Activist investor Carl Icahn, who owns 53 million shares in Apple, posted a letter to CEO Tim Cook Thursday urging the company to use its cash hoard to increase share repurchases and saying the company’s stock is currently trading at half its value according to his estimates.
“(G)iven the persistently excessive liquidity of $133 billion net cash on Apple’s balance sheet, we ask you to present to the rest of the board our request for the company to make a tender offer, which would meaningfully accelerate and increase the magnitude of share repurchases,” Icahn wrote in a lengthy letter posted on his site.
Icahn added, “We thank you for being receptive to us the last time we requested an increase in share repurchases, and we thank you in advance now for any influence you may choose to have communicating to the rest of the board the degree to which a tender offer would have a positive impact on an EPS basis for all shareholders.”
Icahn said his investment firm, Icahn Capital, will not sell any of its shares if the company expands share buybacks: “We commit to this because we believe Apple remains dramatically undervalued. And we think you and the board agree.”
Apple will grow earnings per share by 30% in each of fiscal year 2016 and 2017, per Icahn’s estimates. Based on that, “we see Apple’s P/E of just 8x our FY 2015 forecast as both irrational and transient in nature, especially since many actively managed mutual funds remain underweight Apple in their portfolios.”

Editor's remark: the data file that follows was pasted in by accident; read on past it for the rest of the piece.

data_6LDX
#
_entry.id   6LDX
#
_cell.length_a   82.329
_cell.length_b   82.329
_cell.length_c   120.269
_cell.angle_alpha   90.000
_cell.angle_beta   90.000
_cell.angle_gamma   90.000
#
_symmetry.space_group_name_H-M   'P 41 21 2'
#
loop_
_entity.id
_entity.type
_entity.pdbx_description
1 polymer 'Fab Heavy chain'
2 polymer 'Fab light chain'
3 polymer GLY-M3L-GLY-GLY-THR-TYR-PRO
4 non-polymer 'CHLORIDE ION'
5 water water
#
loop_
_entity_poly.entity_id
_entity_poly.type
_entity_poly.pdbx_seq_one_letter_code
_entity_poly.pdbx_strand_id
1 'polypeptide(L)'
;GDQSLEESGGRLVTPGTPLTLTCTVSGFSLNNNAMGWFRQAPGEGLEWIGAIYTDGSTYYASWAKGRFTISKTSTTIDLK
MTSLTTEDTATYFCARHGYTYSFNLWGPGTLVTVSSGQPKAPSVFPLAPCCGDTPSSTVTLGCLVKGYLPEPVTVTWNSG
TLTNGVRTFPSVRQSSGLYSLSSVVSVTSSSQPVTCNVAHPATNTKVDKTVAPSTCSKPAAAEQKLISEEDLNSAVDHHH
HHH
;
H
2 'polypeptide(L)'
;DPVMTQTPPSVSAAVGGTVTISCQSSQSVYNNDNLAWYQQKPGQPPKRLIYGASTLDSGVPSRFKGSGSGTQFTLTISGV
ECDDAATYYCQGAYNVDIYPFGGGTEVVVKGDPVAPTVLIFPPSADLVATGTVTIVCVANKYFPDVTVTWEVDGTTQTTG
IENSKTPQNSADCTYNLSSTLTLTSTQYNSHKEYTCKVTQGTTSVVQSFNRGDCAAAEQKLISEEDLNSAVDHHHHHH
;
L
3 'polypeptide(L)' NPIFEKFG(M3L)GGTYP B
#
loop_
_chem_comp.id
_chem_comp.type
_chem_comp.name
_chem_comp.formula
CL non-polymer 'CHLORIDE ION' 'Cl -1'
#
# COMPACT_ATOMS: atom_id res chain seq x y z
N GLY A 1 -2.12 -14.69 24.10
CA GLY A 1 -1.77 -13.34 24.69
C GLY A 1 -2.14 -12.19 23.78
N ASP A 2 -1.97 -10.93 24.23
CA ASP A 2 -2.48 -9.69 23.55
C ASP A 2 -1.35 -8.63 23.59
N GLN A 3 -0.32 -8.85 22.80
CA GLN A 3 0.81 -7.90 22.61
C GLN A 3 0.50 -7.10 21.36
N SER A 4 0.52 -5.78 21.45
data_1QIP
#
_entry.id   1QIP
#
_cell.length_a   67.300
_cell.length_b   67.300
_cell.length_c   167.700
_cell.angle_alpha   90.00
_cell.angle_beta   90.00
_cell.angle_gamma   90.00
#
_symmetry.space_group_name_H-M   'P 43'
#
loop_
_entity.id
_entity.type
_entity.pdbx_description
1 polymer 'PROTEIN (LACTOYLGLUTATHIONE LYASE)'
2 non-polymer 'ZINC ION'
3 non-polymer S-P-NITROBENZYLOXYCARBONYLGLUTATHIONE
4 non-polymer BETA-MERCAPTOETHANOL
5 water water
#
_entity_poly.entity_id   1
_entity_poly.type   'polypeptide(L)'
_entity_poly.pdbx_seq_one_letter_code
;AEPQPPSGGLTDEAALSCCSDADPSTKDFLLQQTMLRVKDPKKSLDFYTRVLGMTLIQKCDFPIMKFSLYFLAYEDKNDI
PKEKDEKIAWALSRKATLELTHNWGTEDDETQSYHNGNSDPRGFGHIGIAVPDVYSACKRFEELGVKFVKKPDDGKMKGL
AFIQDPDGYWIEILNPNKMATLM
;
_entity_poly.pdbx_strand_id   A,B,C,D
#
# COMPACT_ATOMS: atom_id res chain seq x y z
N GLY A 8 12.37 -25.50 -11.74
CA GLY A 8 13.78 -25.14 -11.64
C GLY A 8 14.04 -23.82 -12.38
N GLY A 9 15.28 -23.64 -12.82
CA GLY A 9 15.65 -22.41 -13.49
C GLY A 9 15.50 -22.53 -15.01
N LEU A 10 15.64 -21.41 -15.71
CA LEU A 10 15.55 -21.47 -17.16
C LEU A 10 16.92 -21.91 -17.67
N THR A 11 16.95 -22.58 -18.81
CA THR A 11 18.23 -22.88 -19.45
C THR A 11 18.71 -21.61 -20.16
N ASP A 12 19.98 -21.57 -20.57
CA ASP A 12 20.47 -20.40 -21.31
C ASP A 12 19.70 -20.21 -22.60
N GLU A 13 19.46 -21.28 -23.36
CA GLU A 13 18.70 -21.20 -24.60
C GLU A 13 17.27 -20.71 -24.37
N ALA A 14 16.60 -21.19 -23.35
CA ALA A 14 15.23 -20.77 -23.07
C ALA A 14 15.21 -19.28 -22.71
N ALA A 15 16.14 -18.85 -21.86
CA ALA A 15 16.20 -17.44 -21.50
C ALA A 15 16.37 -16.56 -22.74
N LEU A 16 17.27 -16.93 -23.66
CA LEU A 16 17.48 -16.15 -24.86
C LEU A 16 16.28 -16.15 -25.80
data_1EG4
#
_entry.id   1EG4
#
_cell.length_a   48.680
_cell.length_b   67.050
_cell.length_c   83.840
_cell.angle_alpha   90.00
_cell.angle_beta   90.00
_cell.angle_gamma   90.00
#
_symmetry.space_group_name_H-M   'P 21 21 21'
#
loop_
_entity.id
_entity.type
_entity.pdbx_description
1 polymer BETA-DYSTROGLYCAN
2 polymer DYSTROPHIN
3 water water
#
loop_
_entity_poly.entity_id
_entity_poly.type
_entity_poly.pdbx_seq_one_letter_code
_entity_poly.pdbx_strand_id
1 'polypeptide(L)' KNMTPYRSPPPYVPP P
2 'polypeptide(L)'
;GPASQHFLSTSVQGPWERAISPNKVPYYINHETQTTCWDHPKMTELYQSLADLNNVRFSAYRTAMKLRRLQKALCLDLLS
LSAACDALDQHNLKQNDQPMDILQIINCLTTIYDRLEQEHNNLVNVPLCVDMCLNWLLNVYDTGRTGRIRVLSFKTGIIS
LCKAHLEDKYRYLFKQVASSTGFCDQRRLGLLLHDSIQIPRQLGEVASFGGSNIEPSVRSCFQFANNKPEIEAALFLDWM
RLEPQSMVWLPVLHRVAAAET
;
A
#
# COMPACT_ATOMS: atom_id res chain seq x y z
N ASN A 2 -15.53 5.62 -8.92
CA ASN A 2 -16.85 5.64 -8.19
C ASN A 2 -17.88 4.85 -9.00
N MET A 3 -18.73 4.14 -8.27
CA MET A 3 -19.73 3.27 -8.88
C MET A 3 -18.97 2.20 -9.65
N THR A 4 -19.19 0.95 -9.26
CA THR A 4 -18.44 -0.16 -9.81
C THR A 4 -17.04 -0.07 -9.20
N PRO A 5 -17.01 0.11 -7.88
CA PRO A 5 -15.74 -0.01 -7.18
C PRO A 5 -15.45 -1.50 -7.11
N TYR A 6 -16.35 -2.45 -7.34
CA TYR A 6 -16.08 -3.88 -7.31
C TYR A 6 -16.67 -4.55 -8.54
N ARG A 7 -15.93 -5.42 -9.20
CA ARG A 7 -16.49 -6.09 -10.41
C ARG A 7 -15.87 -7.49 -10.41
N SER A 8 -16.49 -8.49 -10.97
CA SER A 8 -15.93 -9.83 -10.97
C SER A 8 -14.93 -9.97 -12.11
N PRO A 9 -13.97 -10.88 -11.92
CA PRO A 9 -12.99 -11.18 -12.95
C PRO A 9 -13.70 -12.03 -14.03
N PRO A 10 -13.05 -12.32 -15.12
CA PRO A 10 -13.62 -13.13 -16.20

Based on Icahn’s estimated 19X price-to-earnings multiple for fiscal 2015, Apple is worth $203 per share including net cash. Apple stock closed Wednesday at $100.80 per share; in premarket trading Thursday, shares were up 0.9%. [UPDATE: Apple shares closed Thursday up 0.2%, to $101.02 per share, amid a broader market slump.]
In the letter, the investor praised Cook and the Apple management team, and said Apple is “poised to take market share from Google (Android) in the premium device market as iPhone 6 becomes Apple’s flagship device among a growing collection of products and services that work together to form an increasingly dominant mobile ecosystem.”
In addition to other growth areas like the recently announced Apple Watch, Icahn also suggested that the tech giant has an untapped opportunity in the HDTV market. Rumors and speculation that Apple might intro an integrated TV set have percolated for years.
“While Apple has not announced plans for a TV set and may never do so, we believe we have good enough reason to expect the introduction of an Ultra HD TV set in FY 2016,” the investor wrote. The firm’s forecasts anticipate Apple selling 12 million 55- and 65-inch TV sets in fiscal 2016 and 25 million in fiscal 2017 at an average selling price of $1,500. However, Icahn added, even if Apple opts to not to introduce a TV set, that wouldn’t change the investment firm’s projections for Apple’s fiscal 2015 EPS.
He added, “To be totally clear, this letter is in no way intended as a criticism of you as CEO, nor is it intended to be critical of anything you or your team are doing from an operational perspective at Apple. Quite to the contrary, we could not be more supportive of you and your team, and of the excellent work being done at Apple, a company that continues to change the world through technological innovation.”